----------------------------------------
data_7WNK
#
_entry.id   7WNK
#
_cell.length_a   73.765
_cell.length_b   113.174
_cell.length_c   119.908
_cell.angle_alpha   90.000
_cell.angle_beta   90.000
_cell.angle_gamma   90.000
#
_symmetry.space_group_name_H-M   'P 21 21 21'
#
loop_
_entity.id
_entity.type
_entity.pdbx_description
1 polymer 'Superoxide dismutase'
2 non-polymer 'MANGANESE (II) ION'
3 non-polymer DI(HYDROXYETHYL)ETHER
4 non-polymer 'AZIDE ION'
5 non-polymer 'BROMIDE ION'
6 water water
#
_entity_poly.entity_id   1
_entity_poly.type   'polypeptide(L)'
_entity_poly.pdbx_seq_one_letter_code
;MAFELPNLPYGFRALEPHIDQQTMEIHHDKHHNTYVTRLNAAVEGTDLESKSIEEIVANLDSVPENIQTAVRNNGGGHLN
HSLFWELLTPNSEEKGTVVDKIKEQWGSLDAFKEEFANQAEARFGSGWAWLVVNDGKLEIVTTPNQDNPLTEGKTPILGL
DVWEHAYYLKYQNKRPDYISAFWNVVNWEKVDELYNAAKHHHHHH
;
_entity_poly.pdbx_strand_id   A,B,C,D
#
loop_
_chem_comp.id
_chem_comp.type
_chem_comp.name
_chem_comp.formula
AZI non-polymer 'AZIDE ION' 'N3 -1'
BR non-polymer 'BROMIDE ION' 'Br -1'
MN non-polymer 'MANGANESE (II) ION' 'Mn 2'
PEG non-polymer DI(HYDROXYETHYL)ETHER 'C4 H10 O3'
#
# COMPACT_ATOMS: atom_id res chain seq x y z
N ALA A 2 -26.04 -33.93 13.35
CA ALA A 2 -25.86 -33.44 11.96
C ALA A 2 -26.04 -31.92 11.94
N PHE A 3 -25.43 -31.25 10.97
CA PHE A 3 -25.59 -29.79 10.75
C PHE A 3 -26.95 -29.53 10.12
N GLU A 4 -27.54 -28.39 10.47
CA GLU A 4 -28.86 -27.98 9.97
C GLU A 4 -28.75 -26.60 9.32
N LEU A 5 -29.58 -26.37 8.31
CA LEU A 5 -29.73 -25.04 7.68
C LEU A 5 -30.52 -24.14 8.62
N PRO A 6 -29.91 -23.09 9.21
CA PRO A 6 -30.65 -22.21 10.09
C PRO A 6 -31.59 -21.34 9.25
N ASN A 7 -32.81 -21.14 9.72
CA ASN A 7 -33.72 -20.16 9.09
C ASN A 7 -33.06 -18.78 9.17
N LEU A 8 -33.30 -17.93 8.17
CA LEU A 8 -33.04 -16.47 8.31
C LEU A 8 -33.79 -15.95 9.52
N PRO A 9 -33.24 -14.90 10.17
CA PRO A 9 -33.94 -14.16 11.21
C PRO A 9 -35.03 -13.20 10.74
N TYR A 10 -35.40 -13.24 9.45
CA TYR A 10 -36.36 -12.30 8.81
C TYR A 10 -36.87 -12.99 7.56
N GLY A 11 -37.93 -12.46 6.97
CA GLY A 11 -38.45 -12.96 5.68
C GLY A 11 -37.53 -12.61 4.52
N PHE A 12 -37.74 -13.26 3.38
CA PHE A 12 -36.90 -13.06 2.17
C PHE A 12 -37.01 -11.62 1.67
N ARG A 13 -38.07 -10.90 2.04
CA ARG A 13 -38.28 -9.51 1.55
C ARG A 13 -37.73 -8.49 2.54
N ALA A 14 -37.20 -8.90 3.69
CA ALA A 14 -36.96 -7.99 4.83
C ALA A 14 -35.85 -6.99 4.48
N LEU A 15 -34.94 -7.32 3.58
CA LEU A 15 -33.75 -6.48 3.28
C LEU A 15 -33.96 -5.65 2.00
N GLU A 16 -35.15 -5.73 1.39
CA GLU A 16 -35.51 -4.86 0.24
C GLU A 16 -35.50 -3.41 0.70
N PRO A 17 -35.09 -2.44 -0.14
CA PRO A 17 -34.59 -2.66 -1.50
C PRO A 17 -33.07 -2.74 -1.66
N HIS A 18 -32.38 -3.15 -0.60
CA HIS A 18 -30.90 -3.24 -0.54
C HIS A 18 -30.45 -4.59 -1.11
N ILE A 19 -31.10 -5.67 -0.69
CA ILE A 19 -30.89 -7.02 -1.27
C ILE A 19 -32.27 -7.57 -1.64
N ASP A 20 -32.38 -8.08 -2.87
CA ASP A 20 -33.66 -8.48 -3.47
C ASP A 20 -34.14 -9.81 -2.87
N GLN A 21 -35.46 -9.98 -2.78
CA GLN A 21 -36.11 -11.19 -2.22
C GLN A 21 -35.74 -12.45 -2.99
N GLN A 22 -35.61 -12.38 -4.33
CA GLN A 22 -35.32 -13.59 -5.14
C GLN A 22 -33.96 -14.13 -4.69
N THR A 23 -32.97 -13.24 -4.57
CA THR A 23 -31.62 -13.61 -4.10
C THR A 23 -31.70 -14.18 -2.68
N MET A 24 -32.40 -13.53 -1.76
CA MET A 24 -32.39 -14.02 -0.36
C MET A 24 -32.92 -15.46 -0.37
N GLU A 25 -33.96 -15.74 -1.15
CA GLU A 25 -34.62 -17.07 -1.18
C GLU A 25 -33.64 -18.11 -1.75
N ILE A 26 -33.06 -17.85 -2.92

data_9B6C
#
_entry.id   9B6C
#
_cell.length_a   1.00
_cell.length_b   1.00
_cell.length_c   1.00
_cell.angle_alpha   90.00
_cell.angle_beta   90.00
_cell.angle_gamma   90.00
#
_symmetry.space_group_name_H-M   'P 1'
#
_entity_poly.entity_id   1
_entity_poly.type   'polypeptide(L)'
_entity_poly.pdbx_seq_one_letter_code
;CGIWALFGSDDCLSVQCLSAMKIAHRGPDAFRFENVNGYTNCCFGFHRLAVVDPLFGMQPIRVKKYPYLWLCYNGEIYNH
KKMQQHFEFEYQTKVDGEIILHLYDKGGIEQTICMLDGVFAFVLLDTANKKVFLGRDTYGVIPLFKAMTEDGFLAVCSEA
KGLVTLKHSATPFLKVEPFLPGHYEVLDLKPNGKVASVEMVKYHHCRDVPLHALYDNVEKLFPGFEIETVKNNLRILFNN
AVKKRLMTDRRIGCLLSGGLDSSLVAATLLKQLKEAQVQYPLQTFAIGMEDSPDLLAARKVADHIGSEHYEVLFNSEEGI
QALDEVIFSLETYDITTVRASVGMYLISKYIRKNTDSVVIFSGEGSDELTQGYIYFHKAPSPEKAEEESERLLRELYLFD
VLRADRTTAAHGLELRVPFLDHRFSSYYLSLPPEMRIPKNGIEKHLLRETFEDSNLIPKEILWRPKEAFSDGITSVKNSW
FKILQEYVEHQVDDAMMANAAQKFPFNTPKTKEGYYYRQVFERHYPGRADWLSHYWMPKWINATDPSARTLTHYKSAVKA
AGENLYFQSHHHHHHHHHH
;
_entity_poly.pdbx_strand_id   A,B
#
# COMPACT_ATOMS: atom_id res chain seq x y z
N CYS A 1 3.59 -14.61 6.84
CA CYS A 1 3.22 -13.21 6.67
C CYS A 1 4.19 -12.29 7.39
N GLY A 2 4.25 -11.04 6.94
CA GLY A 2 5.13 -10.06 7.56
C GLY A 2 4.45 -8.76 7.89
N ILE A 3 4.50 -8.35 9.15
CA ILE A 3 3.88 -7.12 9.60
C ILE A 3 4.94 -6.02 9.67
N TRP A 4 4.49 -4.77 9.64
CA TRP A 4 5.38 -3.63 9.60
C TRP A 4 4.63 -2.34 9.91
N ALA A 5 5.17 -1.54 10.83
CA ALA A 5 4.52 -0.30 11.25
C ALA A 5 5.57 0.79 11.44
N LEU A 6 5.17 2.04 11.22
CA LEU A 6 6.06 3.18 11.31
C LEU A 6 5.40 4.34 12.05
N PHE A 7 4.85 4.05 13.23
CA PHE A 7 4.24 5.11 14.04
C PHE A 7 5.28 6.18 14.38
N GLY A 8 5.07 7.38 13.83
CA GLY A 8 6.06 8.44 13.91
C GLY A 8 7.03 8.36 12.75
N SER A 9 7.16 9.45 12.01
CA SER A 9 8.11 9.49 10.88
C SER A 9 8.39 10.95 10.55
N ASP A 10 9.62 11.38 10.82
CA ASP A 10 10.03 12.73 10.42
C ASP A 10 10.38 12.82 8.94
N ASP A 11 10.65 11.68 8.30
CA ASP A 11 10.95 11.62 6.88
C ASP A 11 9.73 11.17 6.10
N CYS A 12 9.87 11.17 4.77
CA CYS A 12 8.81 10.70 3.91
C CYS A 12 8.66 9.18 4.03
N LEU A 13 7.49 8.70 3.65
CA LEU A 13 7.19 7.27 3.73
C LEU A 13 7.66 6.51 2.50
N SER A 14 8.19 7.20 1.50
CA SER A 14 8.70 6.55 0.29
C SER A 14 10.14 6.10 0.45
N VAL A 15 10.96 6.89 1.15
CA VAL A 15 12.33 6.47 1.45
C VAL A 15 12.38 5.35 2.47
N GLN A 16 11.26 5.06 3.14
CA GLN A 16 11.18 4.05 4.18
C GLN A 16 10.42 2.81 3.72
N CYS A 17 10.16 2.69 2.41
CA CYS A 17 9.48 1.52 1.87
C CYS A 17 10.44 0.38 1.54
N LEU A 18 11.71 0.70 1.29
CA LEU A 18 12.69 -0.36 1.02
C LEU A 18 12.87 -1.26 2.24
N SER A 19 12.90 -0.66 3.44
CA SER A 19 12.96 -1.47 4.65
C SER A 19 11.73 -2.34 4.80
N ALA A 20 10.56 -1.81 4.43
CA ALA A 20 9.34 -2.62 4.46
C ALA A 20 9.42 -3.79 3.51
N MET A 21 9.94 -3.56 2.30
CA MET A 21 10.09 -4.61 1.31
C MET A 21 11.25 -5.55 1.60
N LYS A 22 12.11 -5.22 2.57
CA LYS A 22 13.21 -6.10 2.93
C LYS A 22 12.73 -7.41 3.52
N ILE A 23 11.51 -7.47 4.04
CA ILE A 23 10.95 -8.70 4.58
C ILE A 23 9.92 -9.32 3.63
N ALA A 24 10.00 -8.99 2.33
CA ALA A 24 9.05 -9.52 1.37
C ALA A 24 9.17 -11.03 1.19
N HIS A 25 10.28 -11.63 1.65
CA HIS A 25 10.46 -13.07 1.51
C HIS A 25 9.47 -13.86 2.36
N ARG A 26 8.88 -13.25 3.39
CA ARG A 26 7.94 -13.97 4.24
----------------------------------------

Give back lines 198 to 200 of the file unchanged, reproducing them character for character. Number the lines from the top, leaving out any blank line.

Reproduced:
CA LEU A 18 12.69 -0.36 1.02
C LEU A 18 12.87 -1.26 2.24
N SER A 19 12.90 -0.66 3.44